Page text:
War touches everyone in its path. In a war zone horrors are witnessed on a daily basis by children and adults alike. Without tools to help them heal, these individuals continue to carry emotional and mental wounds from war-related trauma, often leading to Post Traumatic Stress Disorder (PTSD). The adverse effects of PTSD easily spill into everyday life—whether emotionally, physically, or psychologically.

In 2014, Dr. Sarah, our Justice Rising psychologist, came and trained our team in a method of addressing this trauma that can be used by professionals and nonprofessionals alike. Designed to be simple and accessible, Narrative Exposure Therapy training, or “The Storytelling Movement,” as we call it, helps survivors to break the silence, giving voice to their painful experiences. When individuals find the courage to tell their stories, their words have the power to deflate the psychological impact of trauma.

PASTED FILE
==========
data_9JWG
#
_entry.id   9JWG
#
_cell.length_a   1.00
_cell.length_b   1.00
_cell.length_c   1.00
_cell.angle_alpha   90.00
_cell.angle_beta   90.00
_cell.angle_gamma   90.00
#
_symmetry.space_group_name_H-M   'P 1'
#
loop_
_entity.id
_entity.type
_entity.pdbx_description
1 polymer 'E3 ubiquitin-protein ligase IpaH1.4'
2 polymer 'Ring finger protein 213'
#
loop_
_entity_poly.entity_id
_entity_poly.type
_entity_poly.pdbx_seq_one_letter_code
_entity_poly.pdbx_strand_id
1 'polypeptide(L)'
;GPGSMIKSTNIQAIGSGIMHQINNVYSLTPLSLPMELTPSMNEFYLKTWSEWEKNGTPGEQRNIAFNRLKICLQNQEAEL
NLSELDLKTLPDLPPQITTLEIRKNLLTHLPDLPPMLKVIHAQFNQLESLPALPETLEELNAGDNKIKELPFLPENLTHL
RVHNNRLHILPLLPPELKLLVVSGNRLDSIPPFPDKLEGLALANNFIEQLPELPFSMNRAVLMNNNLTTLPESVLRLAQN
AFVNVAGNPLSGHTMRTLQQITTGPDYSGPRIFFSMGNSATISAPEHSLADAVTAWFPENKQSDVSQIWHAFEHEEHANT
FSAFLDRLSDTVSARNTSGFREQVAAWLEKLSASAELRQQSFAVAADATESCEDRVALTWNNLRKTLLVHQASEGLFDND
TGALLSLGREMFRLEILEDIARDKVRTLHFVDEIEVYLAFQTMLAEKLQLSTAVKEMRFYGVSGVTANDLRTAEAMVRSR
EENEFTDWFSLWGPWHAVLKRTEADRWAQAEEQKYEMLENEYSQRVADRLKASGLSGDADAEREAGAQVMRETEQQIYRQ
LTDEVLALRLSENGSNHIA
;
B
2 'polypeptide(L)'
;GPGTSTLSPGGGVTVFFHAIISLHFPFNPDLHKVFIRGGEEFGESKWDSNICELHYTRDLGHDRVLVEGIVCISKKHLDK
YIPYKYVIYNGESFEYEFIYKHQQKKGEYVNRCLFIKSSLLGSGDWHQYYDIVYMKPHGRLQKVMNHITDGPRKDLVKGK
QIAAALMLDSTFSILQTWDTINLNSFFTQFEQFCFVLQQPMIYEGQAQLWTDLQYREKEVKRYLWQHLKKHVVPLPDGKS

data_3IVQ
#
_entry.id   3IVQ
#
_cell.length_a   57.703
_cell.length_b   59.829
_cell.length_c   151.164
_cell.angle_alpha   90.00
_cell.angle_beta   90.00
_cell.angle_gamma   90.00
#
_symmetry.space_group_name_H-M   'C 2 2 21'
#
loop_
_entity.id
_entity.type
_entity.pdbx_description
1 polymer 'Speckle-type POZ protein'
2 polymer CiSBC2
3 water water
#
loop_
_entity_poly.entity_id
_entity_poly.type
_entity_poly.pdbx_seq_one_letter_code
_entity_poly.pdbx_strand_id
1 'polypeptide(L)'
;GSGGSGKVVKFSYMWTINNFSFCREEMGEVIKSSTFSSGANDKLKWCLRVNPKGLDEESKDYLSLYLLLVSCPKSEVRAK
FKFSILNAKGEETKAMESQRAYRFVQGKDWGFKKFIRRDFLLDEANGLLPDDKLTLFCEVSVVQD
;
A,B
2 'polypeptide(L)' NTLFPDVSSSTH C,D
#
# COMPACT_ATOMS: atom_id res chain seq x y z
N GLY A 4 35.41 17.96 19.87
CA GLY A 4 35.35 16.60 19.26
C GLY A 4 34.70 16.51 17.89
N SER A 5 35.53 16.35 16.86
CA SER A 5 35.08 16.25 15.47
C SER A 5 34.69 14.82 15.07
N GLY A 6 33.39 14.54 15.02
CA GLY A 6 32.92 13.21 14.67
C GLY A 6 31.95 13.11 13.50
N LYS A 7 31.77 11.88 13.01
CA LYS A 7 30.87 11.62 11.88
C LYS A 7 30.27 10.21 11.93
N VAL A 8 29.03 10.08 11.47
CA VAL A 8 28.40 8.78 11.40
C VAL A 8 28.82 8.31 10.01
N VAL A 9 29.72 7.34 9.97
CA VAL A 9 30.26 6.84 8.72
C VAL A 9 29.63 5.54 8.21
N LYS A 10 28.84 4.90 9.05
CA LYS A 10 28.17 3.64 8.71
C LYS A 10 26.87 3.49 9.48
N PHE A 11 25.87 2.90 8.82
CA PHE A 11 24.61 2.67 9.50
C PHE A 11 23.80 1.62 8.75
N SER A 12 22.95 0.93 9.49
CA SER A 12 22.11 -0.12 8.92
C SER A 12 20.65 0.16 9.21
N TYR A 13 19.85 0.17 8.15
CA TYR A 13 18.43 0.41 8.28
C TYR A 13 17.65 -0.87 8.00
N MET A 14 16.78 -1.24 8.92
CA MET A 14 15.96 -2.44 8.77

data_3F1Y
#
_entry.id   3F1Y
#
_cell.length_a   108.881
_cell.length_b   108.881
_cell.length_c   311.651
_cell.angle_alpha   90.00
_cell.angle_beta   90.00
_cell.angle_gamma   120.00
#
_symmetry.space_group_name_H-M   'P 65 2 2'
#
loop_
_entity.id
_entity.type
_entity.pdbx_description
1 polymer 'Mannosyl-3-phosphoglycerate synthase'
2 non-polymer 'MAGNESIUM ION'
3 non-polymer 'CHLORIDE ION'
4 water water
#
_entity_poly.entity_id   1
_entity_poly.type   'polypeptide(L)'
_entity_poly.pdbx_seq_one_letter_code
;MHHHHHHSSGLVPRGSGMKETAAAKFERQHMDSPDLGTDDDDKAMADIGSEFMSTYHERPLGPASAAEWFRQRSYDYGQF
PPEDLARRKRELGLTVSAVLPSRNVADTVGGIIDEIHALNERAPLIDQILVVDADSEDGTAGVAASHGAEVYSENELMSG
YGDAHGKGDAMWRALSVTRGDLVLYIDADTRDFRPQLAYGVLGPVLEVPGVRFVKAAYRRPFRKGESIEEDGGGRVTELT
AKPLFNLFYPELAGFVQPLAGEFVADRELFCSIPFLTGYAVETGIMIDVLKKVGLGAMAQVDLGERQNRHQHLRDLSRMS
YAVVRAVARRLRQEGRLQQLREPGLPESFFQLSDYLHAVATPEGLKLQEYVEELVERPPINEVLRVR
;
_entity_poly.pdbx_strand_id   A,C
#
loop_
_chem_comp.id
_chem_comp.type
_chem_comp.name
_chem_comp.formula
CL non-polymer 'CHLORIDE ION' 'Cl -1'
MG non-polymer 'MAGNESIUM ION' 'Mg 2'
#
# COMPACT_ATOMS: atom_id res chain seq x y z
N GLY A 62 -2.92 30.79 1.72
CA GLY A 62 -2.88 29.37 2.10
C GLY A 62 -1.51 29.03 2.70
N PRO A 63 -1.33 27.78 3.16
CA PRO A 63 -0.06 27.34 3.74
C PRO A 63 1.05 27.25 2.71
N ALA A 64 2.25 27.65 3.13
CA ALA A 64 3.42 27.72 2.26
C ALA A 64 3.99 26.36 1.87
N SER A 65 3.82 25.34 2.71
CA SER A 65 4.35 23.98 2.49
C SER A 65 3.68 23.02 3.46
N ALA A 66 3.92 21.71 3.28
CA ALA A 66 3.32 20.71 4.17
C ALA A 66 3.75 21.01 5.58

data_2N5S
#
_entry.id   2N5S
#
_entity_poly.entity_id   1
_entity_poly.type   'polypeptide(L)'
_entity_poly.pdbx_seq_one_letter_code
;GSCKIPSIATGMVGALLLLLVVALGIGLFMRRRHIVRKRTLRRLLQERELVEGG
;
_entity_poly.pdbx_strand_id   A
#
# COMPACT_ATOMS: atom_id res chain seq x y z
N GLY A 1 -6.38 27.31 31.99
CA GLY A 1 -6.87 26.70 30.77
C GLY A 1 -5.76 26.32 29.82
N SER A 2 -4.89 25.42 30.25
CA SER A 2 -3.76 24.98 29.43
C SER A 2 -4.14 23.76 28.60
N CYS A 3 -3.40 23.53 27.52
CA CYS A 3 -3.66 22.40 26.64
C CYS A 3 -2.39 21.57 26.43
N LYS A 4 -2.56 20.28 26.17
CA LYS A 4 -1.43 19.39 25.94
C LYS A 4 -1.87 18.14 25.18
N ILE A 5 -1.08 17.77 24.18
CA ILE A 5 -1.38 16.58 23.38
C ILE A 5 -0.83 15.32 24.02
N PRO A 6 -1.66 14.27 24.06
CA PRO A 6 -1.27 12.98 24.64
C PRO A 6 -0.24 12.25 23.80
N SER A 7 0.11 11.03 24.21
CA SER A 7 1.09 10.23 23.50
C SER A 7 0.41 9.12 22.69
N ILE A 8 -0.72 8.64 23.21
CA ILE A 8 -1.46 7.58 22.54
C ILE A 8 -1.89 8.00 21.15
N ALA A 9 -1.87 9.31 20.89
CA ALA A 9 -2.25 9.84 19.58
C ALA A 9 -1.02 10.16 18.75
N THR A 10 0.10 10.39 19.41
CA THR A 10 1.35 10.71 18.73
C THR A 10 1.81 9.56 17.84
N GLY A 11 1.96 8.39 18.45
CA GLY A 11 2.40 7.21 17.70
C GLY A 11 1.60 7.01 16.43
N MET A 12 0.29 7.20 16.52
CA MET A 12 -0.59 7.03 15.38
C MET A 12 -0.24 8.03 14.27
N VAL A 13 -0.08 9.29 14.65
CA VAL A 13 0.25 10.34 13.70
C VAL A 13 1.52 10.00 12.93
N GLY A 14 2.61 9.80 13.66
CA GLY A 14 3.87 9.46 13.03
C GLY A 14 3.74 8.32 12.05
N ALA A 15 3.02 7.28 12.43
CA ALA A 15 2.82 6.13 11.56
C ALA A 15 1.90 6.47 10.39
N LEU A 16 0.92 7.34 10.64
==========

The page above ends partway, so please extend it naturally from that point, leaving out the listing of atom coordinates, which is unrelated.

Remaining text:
In one session led by Dr. Sarah, roughly fifty boys sat in a circle, each with a pen and blank sheet of paper. They were told to draw out a painful memory—one that felt like it kept haunting them. After everyone was done, they were given an opportunity to explain their drawings. We wondered if any would be brave enough to share such painful experiences with their peers. But boy after boy stood up, wanting to tell his story of abduction in the army, the murder of family members, and trauma that changed the course of his life. Most of them prefaced their sharing saying, “I’ve never told anyone this until now.” One boy concluded, saying, “I feel like with these words my soul is becoming free.”

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